Uptown chaos causes DNC concern

Published: May. 30, 2011 at 8:48 PM EDT|Updated: Dec. 30, 2011 at 9:36 PM EST
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CHARLOTTE, NC (WBTV) - Speed Street turned dire this weekend in more ways than one. For many businesses and fans of the festival, Thursday and Friday were disappointments due to bad weather.

The next night, however, was downright dangerous.

At 1 a.m. Sunday morning, Speed Street had shut down, but thousands of festival goers were still uptown, and that's when things got chaotic.

Andy Davis was there when the sound of gunfire started cracking through the crowd's noise.

"There were two female traffic officers, and one male officer, and they were, like, taking cover because they didn't know what was going on," David says. "We ran behind Panera bread and jumped a couple of bushes." David says he was running with a crowd, "and then we looked to our right, and there was a guy just laying there and blood was pouring from him."

One man died, another was injured, and it all led to one of the city's largest mass arrests.

Related article: One killed, 70 arrested in uptown Charlotte melee

The trouble started at the Charlotte Transit Center between 4th and Trade Streets, when groups of 50 or more started confronting each other and refused to leave even when police closed in. CMPD believes the incident could have been gang related.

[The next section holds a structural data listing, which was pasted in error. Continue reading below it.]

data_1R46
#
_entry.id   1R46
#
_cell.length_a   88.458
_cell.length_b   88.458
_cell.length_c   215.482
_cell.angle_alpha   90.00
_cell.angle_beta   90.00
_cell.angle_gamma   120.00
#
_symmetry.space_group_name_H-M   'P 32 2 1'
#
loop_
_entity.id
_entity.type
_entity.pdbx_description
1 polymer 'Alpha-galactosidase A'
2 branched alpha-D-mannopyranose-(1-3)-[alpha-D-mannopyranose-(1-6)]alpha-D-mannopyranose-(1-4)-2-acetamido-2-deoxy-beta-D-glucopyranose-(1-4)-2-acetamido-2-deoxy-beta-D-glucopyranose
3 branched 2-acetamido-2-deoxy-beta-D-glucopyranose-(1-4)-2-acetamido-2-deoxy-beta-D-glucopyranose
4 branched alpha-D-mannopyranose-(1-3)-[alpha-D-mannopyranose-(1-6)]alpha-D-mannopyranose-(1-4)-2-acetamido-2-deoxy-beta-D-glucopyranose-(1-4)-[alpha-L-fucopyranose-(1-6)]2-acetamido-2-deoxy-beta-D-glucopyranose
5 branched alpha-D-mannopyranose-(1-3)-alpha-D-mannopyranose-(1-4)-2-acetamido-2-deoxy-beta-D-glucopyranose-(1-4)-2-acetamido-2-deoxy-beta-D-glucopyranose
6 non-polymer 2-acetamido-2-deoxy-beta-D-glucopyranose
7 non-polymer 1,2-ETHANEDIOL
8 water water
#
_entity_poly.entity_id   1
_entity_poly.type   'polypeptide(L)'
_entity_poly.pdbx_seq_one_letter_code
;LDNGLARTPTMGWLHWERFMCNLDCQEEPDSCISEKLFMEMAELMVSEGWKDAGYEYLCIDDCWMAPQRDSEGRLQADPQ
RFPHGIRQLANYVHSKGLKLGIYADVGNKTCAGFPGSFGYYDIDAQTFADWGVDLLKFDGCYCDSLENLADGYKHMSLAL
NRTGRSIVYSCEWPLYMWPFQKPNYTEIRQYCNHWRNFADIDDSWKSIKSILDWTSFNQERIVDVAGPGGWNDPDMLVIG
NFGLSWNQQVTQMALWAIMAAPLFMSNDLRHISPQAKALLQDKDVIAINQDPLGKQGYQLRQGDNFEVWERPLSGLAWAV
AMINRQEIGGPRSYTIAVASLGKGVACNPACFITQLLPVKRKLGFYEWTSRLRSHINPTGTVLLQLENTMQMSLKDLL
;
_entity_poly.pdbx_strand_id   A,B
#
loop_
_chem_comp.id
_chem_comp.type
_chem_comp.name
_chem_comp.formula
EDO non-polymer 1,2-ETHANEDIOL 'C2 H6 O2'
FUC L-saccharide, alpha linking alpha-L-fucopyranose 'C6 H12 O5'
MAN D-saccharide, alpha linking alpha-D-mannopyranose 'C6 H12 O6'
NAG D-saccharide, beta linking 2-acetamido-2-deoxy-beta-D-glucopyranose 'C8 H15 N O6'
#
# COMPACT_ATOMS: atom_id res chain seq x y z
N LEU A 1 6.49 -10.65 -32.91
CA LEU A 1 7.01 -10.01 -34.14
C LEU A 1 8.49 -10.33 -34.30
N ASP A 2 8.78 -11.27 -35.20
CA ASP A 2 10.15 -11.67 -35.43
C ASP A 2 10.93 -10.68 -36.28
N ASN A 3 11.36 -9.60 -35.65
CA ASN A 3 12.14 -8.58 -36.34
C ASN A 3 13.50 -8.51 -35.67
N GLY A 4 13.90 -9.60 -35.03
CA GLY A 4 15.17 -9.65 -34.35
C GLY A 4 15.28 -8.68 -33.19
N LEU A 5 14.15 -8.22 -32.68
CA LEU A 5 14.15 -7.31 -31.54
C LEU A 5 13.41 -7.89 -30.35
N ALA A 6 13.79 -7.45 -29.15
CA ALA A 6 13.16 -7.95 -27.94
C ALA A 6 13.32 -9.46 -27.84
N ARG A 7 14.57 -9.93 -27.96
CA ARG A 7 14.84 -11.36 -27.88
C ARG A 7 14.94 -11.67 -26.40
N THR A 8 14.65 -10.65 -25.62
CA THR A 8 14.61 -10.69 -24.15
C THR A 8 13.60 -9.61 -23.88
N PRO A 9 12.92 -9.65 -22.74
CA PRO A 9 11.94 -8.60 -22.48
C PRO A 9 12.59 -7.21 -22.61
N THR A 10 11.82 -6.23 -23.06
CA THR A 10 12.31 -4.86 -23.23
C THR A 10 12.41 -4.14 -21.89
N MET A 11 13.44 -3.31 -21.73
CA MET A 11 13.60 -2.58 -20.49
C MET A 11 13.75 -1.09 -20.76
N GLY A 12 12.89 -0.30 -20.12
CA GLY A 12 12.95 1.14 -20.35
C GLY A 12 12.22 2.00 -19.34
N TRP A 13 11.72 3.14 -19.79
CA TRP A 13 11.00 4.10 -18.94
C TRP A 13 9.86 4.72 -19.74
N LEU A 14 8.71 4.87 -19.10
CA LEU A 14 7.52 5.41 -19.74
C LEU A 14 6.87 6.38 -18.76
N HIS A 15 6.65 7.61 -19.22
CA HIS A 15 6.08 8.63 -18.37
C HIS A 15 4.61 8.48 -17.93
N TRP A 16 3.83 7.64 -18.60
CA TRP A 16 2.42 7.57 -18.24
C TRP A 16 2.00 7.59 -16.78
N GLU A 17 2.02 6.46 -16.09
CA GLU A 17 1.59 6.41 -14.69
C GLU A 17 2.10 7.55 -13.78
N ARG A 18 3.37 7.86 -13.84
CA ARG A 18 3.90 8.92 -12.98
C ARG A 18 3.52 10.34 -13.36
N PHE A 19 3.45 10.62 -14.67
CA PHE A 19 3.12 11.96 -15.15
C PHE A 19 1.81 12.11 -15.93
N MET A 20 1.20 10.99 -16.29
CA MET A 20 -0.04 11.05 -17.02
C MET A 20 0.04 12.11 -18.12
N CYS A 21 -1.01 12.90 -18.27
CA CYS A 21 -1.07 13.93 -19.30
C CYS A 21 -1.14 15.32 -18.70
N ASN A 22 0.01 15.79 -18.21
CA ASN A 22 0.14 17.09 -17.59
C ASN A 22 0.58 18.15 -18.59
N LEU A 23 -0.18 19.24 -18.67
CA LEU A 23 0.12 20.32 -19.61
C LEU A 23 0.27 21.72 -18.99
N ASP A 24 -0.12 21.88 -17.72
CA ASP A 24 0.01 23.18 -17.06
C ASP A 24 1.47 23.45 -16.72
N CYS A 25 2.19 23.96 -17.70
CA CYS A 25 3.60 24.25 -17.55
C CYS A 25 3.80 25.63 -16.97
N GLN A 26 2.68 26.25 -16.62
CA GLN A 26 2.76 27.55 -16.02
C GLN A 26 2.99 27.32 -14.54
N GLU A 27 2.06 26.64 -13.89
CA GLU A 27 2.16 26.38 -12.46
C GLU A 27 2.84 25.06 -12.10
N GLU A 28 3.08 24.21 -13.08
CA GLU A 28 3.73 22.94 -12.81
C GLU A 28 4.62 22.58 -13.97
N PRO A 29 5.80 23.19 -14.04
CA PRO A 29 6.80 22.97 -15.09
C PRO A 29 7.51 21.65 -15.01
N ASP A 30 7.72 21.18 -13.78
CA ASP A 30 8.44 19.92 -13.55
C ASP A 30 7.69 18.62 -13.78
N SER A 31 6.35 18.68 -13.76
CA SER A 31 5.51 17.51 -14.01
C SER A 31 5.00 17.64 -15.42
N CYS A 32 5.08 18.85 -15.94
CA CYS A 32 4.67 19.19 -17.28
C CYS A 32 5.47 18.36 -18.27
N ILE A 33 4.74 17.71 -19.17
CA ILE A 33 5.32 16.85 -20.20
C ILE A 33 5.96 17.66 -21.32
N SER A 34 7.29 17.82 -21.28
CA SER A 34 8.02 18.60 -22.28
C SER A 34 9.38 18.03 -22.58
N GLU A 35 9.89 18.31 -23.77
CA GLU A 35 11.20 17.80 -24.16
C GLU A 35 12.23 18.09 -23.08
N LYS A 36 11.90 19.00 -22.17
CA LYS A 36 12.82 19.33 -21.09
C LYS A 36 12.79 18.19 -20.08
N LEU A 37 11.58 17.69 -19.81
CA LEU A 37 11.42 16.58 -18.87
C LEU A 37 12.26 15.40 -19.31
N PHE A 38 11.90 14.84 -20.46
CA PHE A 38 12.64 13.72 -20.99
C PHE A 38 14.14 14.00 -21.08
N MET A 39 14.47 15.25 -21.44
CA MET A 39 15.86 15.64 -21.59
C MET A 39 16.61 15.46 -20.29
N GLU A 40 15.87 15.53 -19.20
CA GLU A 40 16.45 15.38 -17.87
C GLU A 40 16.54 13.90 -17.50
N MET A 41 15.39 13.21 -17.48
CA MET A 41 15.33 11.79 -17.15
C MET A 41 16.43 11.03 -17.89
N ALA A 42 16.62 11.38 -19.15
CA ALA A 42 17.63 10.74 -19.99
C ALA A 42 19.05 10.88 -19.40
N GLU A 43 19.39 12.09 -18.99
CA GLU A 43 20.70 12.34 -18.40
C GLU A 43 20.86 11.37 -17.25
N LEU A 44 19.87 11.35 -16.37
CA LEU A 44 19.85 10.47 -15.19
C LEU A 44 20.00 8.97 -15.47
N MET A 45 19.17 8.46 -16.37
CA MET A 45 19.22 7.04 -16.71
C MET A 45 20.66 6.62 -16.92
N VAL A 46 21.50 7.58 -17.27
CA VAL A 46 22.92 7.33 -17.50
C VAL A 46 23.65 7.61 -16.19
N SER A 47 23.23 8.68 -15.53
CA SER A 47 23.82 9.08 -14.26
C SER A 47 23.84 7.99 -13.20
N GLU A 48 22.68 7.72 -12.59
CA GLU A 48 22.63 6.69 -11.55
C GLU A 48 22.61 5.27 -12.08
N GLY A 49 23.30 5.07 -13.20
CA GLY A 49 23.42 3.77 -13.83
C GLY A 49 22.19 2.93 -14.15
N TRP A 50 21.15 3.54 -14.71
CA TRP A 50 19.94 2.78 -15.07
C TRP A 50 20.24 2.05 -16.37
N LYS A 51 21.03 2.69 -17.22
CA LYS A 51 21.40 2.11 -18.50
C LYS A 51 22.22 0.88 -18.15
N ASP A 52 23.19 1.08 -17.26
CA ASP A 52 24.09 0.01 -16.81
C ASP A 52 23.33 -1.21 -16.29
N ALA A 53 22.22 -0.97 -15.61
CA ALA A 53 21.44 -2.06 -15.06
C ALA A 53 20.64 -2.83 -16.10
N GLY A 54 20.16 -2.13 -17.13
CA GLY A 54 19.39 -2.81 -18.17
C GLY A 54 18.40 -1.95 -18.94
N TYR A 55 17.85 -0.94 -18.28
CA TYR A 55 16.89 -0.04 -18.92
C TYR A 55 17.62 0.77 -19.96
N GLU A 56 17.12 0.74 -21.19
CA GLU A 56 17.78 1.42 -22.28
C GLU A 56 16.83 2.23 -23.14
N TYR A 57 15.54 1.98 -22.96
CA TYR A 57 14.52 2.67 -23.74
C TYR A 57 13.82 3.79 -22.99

And the Transit Center is just blocks from Time warner Cable Arena and the Convention Center, the two buildings here that will be the heart of the Democratic National Convention.

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Mayor Anthony Foxx and other local DNC officials told reporters this weekend that they're confident the city is up to the task of securing the convention.

But they were also confident they had a handle on Speed Street before things went so wrong there.

"It's safe," Charlotte Fire Department Deputy Chief Jeff Dulin said Friday morning. "We've got over 400 first responders down here providing safety and security and protection for people coming out here to enjoy themselves."

Of course, the city will hardly be alone in securing the DNC. There will be FBI and Secret Service. But it is also clear that a national spotlight is on Charlotte right now, and the city's reputation will be scrutinized.

Late Monday, Mayor Foxx released the following statement:

"The crime that took place Sunday morning is disturbing and unacceptable.  Neither our center city nor any of our neighborhoods are appropriate places for violence. Over the last twenty four hours, our police force has been focused on getting to the bottom of this incident. I have full confidence that Chief Monroe will use all of the tools available to find and ensure the prosecution of those responsible and take preemptive actions to make sure this rare occurrence does not repeat itself. While Charlotte's crime rate is the lowest in 30 years, the events of Sunday morning are a harsh reminder that we still have more work to do."

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